The authorities in Cambodia have launched an investigation into the stampede that left at least 378 people dead and hundreds more injured when festival revellers were trapped for hours in a deadly crush on a bridge.
As the Prime Minister, Hun Sen, apologised to the Cambodian people for Monday's tragedy, survivors described how they became caught in huge crowds of the dead and living. Police sprayed people with water to allow them to drink as they struggled to disentangle themselves from the crowds. Tomorrow has been declared a day of national mourning.
Moeurn Piseth Sathya (15), one of scores of people being treated at Phnom Penh's Preah Ket Mealea Hospital, said: “I felt that I would die because I couldn't breathe at all. Nobody could breathe.”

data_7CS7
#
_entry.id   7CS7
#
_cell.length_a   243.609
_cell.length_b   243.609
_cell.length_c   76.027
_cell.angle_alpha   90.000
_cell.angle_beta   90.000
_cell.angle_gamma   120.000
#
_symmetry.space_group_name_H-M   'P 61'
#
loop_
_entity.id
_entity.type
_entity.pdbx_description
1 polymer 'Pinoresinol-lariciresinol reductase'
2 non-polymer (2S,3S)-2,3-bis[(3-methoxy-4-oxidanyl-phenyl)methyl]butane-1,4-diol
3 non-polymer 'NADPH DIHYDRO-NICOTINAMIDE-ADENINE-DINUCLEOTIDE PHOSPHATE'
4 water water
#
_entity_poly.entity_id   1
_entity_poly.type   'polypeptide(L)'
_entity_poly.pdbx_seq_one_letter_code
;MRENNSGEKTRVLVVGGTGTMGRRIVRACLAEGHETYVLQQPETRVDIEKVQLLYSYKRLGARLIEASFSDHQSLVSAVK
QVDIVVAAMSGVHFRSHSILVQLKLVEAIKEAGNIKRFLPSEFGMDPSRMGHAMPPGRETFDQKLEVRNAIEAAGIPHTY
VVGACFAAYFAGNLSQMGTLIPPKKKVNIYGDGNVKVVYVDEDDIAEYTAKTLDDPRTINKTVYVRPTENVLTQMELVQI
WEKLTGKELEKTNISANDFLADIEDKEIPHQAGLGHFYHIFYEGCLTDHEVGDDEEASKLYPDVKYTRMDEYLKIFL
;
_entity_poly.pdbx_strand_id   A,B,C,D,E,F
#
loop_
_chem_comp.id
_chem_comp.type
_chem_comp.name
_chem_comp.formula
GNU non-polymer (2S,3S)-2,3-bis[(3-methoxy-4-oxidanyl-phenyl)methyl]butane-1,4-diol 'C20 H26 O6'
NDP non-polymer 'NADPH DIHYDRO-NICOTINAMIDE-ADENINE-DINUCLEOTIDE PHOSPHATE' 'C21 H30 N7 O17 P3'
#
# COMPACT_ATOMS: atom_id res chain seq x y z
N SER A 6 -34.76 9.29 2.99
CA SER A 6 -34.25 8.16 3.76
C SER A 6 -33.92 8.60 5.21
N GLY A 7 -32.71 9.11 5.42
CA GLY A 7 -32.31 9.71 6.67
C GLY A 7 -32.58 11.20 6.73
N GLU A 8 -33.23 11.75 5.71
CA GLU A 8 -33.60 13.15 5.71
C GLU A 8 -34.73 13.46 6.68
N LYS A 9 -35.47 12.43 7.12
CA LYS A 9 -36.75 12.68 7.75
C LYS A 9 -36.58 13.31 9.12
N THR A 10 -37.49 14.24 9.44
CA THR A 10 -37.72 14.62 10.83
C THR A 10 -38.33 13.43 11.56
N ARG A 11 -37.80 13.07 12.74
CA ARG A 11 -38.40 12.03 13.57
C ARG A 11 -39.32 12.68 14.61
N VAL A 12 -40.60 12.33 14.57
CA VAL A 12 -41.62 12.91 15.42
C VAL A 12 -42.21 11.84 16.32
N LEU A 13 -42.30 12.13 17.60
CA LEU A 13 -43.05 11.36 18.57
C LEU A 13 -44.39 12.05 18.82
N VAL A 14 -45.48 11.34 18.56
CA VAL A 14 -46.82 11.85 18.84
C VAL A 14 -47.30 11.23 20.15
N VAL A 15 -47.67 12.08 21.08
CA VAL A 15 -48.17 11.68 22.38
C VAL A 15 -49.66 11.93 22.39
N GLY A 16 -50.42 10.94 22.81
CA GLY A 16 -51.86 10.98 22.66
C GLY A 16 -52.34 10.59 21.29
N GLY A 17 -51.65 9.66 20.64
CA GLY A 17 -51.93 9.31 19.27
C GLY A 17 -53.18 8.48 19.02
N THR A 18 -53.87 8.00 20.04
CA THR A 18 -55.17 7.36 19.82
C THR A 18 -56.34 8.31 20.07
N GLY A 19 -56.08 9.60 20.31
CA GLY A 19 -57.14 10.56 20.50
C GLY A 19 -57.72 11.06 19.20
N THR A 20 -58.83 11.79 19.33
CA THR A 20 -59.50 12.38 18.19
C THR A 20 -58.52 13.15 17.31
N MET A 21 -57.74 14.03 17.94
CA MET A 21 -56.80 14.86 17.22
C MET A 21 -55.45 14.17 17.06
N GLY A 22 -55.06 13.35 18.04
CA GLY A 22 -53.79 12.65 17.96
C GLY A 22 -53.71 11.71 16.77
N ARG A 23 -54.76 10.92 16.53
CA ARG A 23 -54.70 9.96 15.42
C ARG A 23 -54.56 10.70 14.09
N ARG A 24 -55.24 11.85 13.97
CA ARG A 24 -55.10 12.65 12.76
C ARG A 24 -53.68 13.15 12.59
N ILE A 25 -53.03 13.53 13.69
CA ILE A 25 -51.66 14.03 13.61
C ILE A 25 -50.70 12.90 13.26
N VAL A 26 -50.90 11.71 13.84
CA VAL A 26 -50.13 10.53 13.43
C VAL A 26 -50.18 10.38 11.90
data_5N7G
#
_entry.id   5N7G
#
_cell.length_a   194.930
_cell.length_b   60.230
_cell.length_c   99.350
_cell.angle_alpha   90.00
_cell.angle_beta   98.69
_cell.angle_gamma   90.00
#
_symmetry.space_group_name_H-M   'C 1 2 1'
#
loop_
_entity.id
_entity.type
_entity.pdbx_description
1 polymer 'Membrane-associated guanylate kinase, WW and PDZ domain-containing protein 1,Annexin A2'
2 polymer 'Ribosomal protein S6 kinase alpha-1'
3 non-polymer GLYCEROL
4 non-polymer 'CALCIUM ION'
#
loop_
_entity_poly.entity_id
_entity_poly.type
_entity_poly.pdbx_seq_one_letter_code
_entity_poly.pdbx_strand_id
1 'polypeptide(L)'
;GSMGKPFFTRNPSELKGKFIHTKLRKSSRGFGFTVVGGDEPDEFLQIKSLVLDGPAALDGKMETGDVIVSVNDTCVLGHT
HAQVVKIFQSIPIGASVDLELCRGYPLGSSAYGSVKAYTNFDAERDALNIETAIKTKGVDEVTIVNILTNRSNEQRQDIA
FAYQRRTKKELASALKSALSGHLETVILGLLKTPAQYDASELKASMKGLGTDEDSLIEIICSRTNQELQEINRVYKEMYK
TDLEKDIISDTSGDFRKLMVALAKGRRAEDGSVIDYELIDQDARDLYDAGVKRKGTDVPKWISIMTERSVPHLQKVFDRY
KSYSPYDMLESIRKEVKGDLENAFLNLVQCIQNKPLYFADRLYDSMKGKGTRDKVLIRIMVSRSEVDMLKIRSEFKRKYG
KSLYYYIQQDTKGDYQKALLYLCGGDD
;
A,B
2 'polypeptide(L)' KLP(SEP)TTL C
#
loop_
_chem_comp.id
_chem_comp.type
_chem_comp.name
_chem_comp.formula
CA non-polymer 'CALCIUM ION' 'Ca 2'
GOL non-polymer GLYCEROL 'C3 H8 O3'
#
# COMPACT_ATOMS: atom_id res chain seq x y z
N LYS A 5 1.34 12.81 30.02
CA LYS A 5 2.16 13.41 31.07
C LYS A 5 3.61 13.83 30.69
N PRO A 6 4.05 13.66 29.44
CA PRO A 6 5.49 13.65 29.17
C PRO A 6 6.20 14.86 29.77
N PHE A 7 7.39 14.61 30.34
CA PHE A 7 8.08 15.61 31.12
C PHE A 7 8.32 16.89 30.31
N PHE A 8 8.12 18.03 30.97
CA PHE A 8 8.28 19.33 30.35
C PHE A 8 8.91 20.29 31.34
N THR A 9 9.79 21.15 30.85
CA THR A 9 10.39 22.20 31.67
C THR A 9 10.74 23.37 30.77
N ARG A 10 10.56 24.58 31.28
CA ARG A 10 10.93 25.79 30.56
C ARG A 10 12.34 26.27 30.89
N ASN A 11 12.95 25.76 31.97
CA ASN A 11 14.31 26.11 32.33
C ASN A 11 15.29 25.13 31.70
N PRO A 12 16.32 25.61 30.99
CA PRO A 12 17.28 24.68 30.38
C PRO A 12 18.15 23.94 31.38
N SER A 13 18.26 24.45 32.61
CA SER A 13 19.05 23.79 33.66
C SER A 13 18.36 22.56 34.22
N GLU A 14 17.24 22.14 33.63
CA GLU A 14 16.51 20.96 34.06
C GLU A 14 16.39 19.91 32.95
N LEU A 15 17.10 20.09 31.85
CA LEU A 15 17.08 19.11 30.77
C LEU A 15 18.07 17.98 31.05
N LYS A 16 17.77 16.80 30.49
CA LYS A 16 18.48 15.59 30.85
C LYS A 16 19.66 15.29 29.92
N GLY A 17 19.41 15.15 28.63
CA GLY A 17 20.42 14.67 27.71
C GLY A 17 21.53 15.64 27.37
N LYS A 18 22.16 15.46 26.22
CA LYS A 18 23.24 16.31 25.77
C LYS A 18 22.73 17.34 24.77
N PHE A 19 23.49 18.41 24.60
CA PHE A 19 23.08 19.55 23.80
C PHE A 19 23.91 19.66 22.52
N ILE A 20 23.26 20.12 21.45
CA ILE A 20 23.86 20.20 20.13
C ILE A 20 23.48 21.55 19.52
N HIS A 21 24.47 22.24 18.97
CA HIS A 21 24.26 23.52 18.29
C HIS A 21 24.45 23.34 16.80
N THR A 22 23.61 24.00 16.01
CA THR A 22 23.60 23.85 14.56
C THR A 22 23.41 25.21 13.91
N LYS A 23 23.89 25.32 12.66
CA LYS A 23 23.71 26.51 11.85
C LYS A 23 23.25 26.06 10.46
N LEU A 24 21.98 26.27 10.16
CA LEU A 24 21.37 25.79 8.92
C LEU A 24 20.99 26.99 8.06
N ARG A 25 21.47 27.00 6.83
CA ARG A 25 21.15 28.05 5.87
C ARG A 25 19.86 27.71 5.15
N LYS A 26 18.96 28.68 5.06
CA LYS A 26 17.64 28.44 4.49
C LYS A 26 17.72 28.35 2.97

The crush happened on the narrow bridge that connects Phnom Penh to the man-made Diamond Island, also known as Koh Pich — a commercial park where thousands of people were celebrating the final day of water festival.
Brightly coloured clothes and shoes remained scattered across the bridge yesterday, while teams continued to search the Bassac River for bodies. Cambodian state television showed gruesome footage of Monday evening's stampede, with piles of convulsing, twisting bodies of people struggling to pull themselves free.
Some reports suggested people may have died after being electrocuted, as they jumped into the river to escape from the crush on the bridge and then tried to pull themselves out of the water with electric cables. But a government spokesman, Phay Siphan, denied this: “The cause was panic, not electrocution,” he told reporters.
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